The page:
As noted previously, we’re endorsing a bill in Olympia that would require local government bodies to tape their executive sessions – as a way of making sure they comply with the Open Meetings Act.
My only concern with HB 3292 was whether judges would have to grant every request for a judicial review of a taped meeting. If that were the case, the bill could create a real burden for the courts.
Attorney General Rob McKenna strongly backs the bill. His office addressed my question by citing the bill report
"In an action alleging a violation of the OPMA’s provisions regarding executive sessions, the challenging party bears the burden of proof. If the challenging party supports its allegations with credible evidence, the court shall review the recording of the executive session in camera. As part of the in camera review, the court may make inquiries of the parties to fully and fairly resolve the issues before the court. The court may not divulge the contents of the recording to the plaintiffs or its counsel. If after such review the court finds that the executive session was not in compliance with the provisions of the OPMA regarding executive session, it may order disclosure of those portions of the recording that are found to be not in compliance, subject to other exemptions as may exist in law. The remainder of the recording may not be disclosed."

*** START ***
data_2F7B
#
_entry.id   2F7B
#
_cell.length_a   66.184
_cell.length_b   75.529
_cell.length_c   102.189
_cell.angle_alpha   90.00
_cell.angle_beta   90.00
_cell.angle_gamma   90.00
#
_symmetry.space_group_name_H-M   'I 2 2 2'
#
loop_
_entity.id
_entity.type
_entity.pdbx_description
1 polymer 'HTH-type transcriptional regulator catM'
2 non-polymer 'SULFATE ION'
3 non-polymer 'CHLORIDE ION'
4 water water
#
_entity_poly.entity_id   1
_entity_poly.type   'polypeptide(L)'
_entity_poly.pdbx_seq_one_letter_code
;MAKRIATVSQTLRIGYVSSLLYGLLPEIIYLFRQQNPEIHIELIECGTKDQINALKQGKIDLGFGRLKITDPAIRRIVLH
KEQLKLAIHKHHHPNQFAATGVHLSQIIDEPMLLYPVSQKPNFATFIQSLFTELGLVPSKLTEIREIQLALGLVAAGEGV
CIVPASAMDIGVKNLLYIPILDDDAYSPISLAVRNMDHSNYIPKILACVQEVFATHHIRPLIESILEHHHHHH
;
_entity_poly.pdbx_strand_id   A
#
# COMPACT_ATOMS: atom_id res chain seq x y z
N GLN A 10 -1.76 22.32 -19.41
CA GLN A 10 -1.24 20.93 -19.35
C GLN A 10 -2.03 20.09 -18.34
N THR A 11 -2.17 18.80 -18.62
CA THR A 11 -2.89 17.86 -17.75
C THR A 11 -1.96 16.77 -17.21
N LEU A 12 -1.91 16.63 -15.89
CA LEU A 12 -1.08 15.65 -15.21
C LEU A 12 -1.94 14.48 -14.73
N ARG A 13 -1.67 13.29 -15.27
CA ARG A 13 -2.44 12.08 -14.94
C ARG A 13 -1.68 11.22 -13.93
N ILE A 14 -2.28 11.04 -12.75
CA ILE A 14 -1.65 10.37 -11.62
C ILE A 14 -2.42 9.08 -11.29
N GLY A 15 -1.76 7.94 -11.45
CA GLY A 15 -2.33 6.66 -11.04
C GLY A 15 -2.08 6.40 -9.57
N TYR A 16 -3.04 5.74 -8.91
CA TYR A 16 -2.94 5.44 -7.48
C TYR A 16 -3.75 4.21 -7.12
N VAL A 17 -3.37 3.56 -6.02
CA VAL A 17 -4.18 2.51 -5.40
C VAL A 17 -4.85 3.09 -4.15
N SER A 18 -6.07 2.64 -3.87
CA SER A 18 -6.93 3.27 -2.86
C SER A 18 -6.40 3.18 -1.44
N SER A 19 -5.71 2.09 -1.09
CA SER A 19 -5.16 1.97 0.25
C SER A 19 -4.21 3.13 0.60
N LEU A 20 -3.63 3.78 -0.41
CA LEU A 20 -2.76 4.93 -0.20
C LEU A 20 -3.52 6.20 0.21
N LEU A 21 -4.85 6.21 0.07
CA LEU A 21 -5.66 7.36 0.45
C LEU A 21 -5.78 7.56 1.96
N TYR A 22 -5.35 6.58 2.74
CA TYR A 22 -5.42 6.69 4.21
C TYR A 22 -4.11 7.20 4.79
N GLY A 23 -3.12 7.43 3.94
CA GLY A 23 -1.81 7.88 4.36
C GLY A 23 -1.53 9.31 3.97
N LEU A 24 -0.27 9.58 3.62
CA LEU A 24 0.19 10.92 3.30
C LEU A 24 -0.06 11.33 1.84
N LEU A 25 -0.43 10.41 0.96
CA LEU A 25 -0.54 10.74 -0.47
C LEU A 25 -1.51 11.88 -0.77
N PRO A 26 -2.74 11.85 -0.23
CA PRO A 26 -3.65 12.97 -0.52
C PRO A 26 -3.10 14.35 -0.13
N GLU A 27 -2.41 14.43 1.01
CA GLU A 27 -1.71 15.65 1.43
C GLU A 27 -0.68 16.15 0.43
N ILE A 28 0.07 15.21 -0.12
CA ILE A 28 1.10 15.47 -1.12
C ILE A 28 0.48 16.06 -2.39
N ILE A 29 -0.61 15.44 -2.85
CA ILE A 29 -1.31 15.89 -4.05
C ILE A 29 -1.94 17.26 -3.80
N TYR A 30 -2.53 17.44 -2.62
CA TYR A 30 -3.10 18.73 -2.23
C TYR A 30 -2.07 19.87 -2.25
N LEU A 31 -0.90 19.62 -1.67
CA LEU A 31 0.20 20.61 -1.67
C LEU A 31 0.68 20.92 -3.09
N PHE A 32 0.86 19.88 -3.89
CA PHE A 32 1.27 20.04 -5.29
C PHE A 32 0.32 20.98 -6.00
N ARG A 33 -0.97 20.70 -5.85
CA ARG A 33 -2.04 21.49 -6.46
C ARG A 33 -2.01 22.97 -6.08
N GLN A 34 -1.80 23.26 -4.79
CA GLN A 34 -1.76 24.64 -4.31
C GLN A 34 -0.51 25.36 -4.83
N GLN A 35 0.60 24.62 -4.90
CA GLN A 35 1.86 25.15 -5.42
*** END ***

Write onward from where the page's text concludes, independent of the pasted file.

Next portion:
That settled it for me. The requestor has to provide “credible evidence.”
On a lighter note, Greg Overstreet, former open-meetings and public-disclosure expert in McKenna’s office, does a nice blog riff on local government officials who seem to think that the technology of taping an executive session is daunting.
Nothing a kid couldn’t handle, Overstreet notes.